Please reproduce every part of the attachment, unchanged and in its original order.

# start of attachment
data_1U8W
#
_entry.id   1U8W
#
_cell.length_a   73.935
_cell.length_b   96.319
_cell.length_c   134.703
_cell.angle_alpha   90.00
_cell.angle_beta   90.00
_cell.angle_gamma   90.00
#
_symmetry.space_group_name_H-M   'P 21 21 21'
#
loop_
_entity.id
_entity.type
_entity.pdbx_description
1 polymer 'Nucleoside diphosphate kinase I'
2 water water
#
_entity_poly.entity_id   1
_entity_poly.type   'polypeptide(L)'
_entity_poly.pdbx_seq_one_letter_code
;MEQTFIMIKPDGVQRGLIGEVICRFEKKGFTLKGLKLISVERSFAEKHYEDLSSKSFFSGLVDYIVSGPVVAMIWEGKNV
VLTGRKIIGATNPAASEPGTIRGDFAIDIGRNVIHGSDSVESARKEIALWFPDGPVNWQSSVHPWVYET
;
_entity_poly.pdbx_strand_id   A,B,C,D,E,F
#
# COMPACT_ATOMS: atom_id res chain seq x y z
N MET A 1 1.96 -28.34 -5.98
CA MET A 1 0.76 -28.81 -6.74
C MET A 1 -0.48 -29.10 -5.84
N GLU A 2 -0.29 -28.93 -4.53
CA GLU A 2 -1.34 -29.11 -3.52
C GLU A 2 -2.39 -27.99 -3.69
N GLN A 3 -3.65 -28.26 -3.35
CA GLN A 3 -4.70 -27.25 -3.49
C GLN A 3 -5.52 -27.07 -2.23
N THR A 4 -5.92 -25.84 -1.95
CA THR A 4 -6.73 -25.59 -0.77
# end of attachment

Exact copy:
data_1U8W
#
_entry.id   1U8W
#
_cell.length_a   73.935
_cell.length_b   96.319
_cell.length_c   134.703
_cell.angle_alpha   90.00
_cell.angle_beta   90.00
_cell.angle_gamma   90.00
#
_symmetry.space_group_name_H-M   'P 21 21 21'
#
loop_
_entity.id
_entity.type
_entity.pdbx_description
1 polymer 'Nucleoside diphosphate kinase I'
2 water water
#
_entity_poly.entity_id   1
_entity_poly.type   'polypeptide(L)'
_entity_poly.pdbx_seq_one_letter_code
;MEQTFIMIKPDGVQRGLIGEVICRFEKKGFTLKGLKLISVERSFAEKHYEDLSSKSFFSGLVDYIVSGPVVAMIWEGKNV
VLTGRKIIGATNPAASEPGTIRGDFAIDIGRNVIHGSDSVESARKEIALWFPDGPVNWQSSVHPWVYET
;
_entity_poly.pdbx_strand_id   A,B,C,D,E,F
#
# COMPACT_ATOMS: atom_id res chain seq x y z
N MET A 1 1.96 -28.34 -5.98
CA MET A 1 0.76 -28.81 -6.74
C MET A 1 -0.48 -29.10 -5.84
N GLU A 2 -0.29 -28.93 -4.53
CA GLU A 2 -1.34 -29.11 -3.52
C GLU A 2 -2.39 -27.99 -3.69
N GLN A 3 -3.65 -28.26 -3.35
CA GLN A 3 -4.70 -27.25 -3.49
C GLN A 3 -5.52 -27.07 -2.23
N THR A 4 -5.92 -25.84 -1.95
CA THR A 4 -6.73 -25.59 -0.77